Possessives

In grammar possessive nouns and adjectives can become confusing. Use this possessive nouns and adjectives lesson for free help.

What is a possessive word?

A possessive word is a word that shows who or what something belongs to. For example, in the phrase Sarah's dog, Sarah's is a possessive word because it tells us the dog belongs to Sarah. In the phrase monkey's office, monkey's is a possessive word. It tells us the office belongs to the monkey.

monkey's office

Let's look at another example. Let's say Gerard owns this house. It's Gerard's house.

Gerard's house

Gerard's is a possessive word. The apostrophe and the S at the end of Gerard's tells people the house belongs to Gerard.

You probably know that instead of saying Gerard's house you could say his house. Words like his, her, our, their, and your tell you who something belongs to, but they don't get an apostrophe. They don't even get an apostrophe if they end in S, like his, hers, ours, yours, or theirs.

Possessive words about more than one owner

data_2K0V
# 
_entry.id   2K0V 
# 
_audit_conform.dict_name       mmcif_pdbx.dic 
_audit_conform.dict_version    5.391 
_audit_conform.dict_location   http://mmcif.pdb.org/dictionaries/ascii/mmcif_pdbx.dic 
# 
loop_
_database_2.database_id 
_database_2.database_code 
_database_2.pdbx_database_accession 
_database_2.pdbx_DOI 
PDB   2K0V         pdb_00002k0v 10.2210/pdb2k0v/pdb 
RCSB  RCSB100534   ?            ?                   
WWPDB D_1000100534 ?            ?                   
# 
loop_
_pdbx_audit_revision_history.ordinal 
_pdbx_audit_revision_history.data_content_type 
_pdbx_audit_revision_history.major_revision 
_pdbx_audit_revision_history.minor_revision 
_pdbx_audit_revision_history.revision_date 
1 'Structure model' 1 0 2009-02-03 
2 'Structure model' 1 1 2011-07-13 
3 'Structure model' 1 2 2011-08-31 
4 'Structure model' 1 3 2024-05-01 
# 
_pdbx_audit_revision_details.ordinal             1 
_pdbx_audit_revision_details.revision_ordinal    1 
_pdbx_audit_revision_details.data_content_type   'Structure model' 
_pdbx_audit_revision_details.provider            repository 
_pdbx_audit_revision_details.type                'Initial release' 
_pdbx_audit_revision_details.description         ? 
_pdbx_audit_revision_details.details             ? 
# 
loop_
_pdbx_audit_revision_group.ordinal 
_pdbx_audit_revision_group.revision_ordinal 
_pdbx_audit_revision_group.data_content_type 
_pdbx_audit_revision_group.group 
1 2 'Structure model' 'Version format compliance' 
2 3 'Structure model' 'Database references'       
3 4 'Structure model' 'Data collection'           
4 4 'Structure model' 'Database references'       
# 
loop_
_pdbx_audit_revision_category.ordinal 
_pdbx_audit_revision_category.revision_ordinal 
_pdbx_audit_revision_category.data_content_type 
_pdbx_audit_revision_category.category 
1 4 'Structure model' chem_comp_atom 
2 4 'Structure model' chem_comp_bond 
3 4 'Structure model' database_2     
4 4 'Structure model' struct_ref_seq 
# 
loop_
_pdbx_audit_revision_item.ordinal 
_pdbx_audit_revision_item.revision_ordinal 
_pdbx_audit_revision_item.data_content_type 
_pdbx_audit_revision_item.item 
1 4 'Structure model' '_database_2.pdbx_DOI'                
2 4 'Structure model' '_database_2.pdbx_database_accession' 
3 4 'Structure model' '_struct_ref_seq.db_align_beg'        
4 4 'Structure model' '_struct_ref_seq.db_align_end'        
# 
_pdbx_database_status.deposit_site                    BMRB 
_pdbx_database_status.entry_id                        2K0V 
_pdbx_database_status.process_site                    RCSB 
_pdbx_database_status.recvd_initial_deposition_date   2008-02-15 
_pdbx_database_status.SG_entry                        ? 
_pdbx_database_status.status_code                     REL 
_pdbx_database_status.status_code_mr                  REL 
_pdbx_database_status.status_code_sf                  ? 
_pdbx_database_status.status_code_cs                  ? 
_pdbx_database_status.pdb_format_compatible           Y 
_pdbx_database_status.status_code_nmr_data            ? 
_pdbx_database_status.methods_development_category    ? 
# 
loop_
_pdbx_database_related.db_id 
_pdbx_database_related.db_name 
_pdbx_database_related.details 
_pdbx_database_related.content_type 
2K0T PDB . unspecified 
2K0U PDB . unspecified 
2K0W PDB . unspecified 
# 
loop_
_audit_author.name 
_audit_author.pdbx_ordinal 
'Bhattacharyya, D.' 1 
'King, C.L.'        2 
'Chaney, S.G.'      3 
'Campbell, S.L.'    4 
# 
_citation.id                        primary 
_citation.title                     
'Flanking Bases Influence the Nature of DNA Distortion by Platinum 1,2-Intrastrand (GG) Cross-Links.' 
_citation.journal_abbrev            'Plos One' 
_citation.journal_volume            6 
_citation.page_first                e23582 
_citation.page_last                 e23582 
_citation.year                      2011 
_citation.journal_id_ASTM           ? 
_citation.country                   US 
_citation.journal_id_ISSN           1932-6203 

Let's go back to the monkey's office. You know the apostrophe and the S mean the office belongs to the monkey. But what if more than one monkey owns the office? Just add an apostrophe to the end of the possessive word, like this: the monkeys' office. This tells people the office belongs to more than one monkey.

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Here's another example. If you want to write about the teacher who belongs to a group of students, you would write the students' teacher. The apostrophe by itself at the end of the word tells people the teacher belongs to more than one student.

Notice that the apostrophe doesn't change places based on how many things the owners have. It only changes based on how many owners there are. For example, look at the difference between girls' boyfriends and girl's boyfriends.

girls' boyfriends and girl's boyfriends

Plural words that don't end in S

Plural words (words that talk about more than one thing) in English usually end with an S, but some words are exceptions to this rule, like children and mice. When a plural word that doesn't end in S is also a possessive word, just add an apostrophe and an S at the end. For example, if toys belong to a group of children, you would write the children's toys.

children's toys

If you wanted to write about the holes that belong to a few mice, you'd write the mice's holes.

Click the spot where the apostrophe should be.

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You got it!

Putting the apostrophe before the s shows that this horse belongs to one cowboy.

Nope.

Putting the s here would make it seem like this horse belonged to a bunch of cowboys.